• The most important issue for many will be that, in early spring, the grounds are treated with pesticides to kill ticks.  I know myself well enough to know that, by August, I would be totally fine with this so I didn't bother asking what was used.  If this is an issue for you, I would suggest doing more research into what pesticides are used, how long it takes them to degrade etc.
  • There is not an enforced fragrance-free policy.  Some staff and guests did wear perfume or essential oils.  Other guests will smell of whatever laundry products they normally use.  This could be effected by what workshops are happening that week.
  • Some people use bug spray and sunblock.
  • Hilliness.  If fatigue or exercise are issues for you, this could be a big challenge.  If you are camping, the 'lake camping' involves less hill climbing to get around than the appropriately named 'hill camping'.
  • The bookstore, which is full of wonderful things, smells very strongly of incense, which is sold there.  I didn't ask if they also burn it there but it definitely smelled as though they do.
  • Water is chlorinated. Even the drinking water, which is well water, tasted chlorinated to me.
  • Flourescent lights are used in various buildings.
  • Once a week, the grounds are cut with lawnmowers and weedwackers that have exhaust fumes.  You can ask what day this happens and plan your visit around it if needed.  It's also an option to spend time in one of the safe-for-you buildings or on the trails while it is happening.
  • For those with extensive food limitations, protein options are mainly soy, legumes, beans, dairy, nuts or eggs.  You can get meat dishes at the cafe if that is your only tolerated protein source.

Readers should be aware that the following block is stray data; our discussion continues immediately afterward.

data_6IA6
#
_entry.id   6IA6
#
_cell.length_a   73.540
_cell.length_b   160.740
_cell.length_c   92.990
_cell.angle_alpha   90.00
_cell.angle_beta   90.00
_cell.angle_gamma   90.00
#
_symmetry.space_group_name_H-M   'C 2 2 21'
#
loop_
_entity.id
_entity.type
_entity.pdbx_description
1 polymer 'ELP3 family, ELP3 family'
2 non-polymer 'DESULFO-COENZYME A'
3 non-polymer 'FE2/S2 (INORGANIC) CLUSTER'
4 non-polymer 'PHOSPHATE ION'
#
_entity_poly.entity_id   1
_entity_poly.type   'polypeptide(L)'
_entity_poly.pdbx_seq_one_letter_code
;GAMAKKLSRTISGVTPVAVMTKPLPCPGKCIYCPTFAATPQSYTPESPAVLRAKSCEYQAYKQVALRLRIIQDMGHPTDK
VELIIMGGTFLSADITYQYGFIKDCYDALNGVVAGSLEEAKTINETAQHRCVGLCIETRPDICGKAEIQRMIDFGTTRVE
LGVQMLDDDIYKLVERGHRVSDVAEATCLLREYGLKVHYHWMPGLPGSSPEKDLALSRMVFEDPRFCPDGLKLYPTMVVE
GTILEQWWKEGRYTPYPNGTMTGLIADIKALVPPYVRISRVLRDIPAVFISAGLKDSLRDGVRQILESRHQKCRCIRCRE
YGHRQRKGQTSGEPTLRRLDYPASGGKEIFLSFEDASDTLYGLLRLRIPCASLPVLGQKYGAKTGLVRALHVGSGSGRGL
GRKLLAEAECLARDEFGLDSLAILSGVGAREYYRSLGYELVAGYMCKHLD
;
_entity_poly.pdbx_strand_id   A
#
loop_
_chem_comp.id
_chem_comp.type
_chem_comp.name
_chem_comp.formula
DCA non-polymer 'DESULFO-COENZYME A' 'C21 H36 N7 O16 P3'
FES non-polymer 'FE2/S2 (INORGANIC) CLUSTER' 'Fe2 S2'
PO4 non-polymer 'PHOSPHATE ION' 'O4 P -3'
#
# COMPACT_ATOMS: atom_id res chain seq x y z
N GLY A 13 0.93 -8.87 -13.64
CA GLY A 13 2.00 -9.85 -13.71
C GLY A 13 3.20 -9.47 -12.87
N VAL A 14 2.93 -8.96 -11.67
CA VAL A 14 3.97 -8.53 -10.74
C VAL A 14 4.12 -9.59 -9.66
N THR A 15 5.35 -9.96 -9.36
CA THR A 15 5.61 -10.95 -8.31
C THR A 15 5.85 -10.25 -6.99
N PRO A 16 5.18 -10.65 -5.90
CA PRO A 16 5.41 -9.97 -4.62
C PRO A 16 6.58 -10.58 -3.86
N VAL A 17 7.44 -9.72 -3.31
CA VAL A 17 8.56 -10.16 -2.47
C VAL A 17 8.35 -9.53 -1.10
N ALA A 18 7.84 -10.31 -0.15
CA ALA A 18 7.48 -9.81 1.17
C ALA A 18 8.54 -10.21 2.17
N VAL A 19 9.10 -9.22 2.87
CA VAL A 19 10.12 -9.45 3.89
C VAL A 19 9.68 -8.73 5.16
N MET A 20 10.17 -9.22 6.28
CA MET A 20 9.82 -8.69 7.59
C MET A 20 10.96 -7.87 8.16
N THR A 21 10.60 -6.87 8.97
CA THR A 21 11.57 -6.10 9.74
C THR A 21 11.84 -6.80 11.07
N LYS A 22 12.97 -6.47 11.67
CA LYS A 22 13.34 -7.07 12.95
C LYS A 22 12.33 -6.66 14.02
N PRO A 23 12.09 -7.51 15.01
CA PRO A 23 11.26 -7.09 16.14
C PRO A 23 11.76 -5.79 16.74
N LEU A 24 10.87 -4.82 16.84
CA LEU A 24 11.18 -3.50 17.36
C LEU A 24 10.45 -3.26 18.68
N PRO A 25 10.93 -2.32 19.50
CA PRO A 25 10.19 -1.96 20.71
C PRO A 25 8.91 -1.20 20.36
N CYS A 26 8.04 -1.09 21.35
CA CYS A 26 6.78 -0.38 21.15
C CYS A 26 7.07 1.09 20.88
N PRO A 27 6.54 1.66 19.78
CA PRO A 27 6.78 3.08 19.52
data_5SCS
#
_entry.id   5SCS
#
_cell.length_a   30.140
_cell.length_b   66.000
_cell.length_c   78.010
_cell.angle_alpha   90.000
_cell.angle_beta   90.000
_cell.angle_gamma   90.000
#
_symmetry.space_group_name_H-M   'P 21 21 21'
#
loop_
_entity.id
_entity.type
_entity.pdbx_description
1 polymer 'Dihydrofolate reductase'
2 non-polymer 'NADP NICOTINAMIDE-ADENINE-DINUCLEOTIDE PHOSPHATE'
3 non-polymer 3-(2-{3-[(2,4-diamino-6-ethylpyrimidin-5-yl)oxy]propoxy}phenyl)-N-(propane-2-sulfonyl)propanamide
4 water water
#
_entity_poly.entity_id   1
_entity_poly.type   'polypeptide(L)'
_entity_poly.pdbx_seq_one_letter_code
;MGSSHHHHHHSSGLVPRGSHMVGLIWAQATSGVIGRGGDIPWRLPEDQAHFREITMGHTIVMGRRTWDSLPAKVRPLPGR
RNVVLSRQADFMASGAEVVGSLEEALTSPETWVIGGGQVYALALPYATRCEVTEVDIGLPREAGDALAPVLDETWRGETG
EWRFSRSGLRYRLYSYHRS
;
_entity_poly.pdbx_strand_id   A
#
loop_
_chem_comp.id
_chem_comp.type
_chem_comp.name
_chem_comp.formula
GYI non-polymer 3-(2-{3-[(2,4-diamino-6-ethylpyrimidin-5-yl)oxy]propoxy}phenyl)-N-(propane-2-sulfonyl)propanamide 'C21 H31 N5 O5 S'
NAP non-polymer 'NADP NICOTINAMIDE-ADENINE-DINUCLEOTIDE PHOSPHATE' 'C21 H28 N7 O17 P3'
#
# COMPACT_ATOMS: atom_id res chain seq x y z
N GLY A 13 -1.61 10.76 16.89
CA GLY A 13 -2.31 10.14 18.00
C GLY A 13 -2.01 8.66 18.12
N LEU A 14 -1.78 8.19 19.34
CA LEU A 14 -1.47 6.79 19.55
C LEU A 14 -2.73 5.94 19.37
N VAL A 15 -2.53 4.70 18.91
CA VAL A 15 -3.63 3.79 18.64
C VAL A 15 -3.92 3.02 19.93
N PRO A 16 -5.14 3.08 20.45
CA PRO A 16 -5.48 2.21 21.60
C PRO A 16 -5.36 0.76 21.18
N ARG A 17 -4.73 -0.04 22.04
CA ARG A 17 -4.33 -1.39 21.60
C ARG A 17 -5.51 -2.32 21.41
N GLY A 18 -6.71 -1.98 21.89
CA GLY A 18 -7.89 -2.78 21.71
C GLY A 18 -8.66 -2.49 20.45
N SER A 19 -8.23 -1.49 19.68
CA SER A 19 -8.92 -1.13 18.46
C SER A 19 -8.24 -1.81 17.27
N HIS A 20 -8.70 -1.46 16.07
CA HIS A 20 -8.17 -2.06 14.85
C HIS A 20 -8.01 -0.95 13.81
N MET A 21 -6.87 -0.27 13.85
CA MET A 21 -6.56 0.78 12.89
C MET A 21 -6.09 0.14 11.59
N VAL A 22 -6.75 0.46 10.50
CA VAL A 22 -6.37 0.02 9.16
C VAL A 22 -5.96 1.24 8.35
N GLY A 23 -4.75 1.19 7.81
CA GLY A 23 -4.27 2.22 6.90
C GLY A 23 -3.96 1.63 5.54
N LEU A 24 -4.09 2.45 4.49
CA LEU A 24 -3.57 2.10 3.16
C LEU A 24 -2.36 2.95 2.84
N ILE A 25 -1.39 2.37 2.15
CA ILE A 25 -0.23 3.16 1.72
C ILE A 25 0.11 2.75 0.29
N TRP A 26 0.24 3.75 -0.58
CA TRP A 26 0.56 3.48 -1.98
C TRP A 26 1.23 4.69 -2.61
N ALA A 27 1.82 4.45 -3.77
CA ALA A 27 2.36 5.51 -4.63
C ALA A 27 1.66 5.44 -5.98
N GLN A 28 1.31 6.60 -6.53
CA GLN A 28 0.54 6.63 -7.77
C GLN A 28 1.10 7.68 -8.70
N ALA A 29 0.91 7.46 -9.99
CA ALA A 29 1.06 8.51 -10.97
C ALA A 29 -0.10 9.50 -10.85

• You can request to be matched with an intake staff who is not scented.  You can also call ahead of time and request that there be a fragrance-free intake person on the day of your arrival and can then ask for them by name.  If they try to tell you that all of their staff are unscented, I can tell you it's not true. 
  • You can request that your intake be done outside of the Main Office building (ask for the side further from the parking lot).
  • If you encounter someone smoking, burning mosquito coils or torches or using a campstove, you can ask them to stop, informing them that those activities are not allowed.  If this doesn't work or you aren't comfortable doing it, you can let a staff person know it is happening and request that they put an end to it.
  • They do have some degree of awareness about chemical sensitivities so if someone in your workshop is wearing something that bothers you, you can likely have it addressed.
  •  If you have food sensitivities, don't forget to check the counter along the wall at the top of the room.  It often had special things like plain grains (rice, quinoa, millet, amaranth) ad unseasoned vegetables and legumes as well as fruit.
  • To avoid being stuck in line near possibly scented people at meals, you can come early.  The doors never opened early for breakfast but they did for all of the other meals.
  • There is a fridge for guests in the staff lunchroom.  You can ask for containers to fill with food from the buffet and then come back later to eat what you set aside.  Or you can bring small amounts of your own safe food.  Labels are with tape and permanent marker (smelly) so you may want to write your own labels ahead of time to avoid having to use the marker.
  • You can use the Virtual Tool option on their website to see 3D views of the inside of many of the buildings. (click on the orange triangles)